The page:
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Chapter 3

PS260 Chapter 3 - Recognizing Objects.docx

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Wilfrid Laurier University
Anneke Olthof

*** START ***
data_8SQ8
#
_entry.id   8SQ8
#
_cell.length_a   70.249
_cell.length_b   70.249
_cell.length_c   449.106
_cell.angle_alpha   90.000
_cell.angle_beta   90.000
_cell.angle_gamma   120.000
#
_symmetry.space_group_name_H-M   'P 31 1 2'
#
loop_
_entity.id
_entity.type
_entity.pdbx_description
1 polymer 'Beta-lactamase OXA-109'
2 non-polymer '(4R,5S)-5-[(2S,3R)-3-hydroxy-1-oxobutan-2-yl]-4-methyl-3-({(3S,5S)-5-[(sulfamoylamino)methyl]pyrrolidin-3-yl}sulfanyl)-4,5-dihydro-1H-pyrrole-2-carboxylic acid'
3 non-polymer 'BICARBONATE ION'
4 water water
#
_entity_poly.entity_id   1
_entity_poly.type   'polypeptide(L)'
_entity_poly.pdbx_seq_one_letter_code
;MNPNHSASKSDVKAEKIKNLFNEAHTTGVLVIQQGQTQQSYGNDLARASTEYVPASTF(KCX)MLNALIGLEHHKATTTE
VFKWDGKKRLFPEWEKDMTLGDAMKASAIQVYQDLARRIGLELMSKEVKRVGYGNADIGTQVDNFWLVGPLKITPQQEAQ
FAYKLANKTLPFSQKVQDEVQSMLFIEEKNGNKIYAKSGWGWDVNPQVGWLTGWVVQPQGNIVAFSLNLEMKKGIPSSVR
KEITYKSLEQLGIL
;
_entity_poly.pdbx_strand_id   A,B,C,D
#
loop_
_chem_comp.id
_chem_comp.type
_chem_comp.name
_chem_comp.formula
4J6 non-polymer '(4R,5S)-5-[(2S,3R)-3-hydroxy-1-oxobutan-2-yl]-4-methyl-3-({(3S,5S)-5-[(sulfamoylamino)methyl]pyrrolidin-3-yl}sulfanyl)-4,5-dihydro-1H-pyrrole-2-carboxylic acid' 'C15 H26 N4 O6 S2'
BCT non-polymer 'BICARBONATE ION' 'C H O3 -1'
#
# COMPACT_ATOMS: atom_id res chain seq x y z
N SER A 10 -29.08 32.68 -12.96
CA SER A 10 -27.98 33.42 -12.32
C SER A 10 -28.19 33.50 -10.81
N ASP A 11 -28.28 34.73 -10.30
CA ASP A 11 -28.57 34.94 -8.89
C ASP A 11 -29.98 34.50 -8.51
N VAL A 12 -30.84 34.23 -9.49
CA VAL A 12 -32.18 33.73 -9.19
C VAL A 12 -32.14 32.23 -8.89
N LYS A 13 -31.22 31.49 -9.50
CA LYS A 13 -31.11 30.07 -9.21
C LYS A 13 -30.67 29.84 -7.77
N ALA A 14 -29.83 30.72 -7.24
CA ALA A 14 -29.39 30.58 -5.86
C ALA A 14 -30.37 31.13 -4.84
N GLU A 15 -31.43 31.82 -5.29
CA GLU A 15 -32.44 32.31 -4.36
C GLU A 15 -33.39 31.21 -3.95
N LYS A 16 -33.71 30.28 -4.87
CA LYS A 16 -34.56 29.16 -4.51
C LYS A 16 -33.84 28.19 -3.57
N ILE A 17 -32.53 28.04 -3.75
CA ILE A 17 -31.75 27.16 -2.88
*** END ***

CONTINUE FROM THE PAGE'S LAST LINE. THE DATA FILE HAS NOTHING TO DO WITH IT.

Chapter 3: Recognizing Objects Visual Perception For humans, the vision is the dominant sense. We usually place our trust in vision known as ventriloquism.  first, form perception: the process through which you manage to see what the basic shape and size of an object are.  next, the problem of object recognition: the process through which you identify what the object is. Why is Object Recognition Crucial? Without recognition, you cannot bring your knowledge to bear on the world. Object recognition is also crucial, one must combine new info with info learned previously, and for this to happen, one must categorize things properly.  without proper categorization, there is no way to combine and integrate info  the process of object recognition begins with the detection of simple visual features.  Gestalt psychologists argued that the organization must be contributed by the perceiver; this is why the perceptual whole is often different from the sum of its parts.  when looking at a figure or drawing, it is neutral with regard to figure/ground organization: the determination of what is the figure and what is the ground.  e.g. the ambiguous vase/profile figure  the Necker Cube  our perceptions contain info about how the form is arranged in depth, or about which part of the form is figure and which is ground Organizations and "Features"  we don't just pick up the information in the stimulus  as demonstrated lateral inhibition (the visual system manages to emphasize some aspects of the input and de-emphasize others from the very beginning. )  our interpretation, our organization of the input, happens BEFORE we start cataloguing the input's basic features  the cataloguing of the input's features depend on a prior step in which the form is organized by the viewer  the features are as much "in the eye of the beholder" as they are in the figure itself  e.g. the Hidden figure (pg 64)  with one organization, the key features are absent; with another; they're plainly present  the brain areas analyzing a pattern's basic features do their work at the same time as the brain areas analyzing the pattern's large-scale configuration.  the two brain areas constantly interact to make sense of both levels. The Logic of Perception  The organization is "in the eye of the beholder" and not in the stimulus itself.  These organizing steps proceed in parallel with - and so can influence and be influenced by - the very earliest "pick-up" of information from the stimulus.  organization determines our most immediate impressions of the stimulus 1. the interpretation achieved by the perceptual system must fit with all the incoming stimulus info 2. the perceptual system seems to prefer the simplest explanation for of the stimulus 3. the perceptual system seems to avoid interpretations that involve coincidences  the perceptual system does work as if it were generating hypotheses and the like Object Recognition Your recognition of various objects is influenced by the context in which the objects are encountered. Features Recognition might begin with the identification of features in the input pattern.  with features appropriately catalogued, you can start assembling the larger units.  we recognize objects by detecting the presence of the relevant features.  focusing on features might allow us to concentrate on what is common to the various tasks, and so might allow us to recognize despite their apparent diversity.  visual search task: study where participants have to indicate whether a certain target is or isn't present in a display.  the detection of features is a separate step in object recognition, followed by steps in which the features are assembled into more complex wholes  integrative agnosia: damage to the parietal cortex - people with this disorder are impaired in tasks that require them to judge how the features are bound together to form complex objects.  Ashbridge, Walsh, and Cowey  disruption of the parietal lobe had no impact on performance Word Recognition Once object recognition is detected of simple features, separate brain mechanisms are needed to put features together and assemble them into complete objects. Factors Influencing Recognition  tachistoscope: a device designed to present stimuli for precisely controlled amounts of time.  factors such as:  familiarity of the stimulus o can be measured by counting how often that stimulus appears o frequency of the stimulus  recency of view o the first exposure primes the participant for the second exposure (repetition priming) The Word-Superiority Effect word-superiority effect: Words are easier to perceive than individual letters.  accuracy rates are higher in the word condition, and so, recognizing words is easier than recognizing isolated letters.  participants are more accurate in identifying letters if those letters appear within a word as opposed to appear all by themselves. Degree of Well-Formedness Having a context is helpful even if the context is neither familiar nor meaningful. Not all contexts provide an advantage.  if a string is well formed according to the rules of the language, it will be easier to recognize and will produce a word-superiority effect.  pronounceable strings are also easier to
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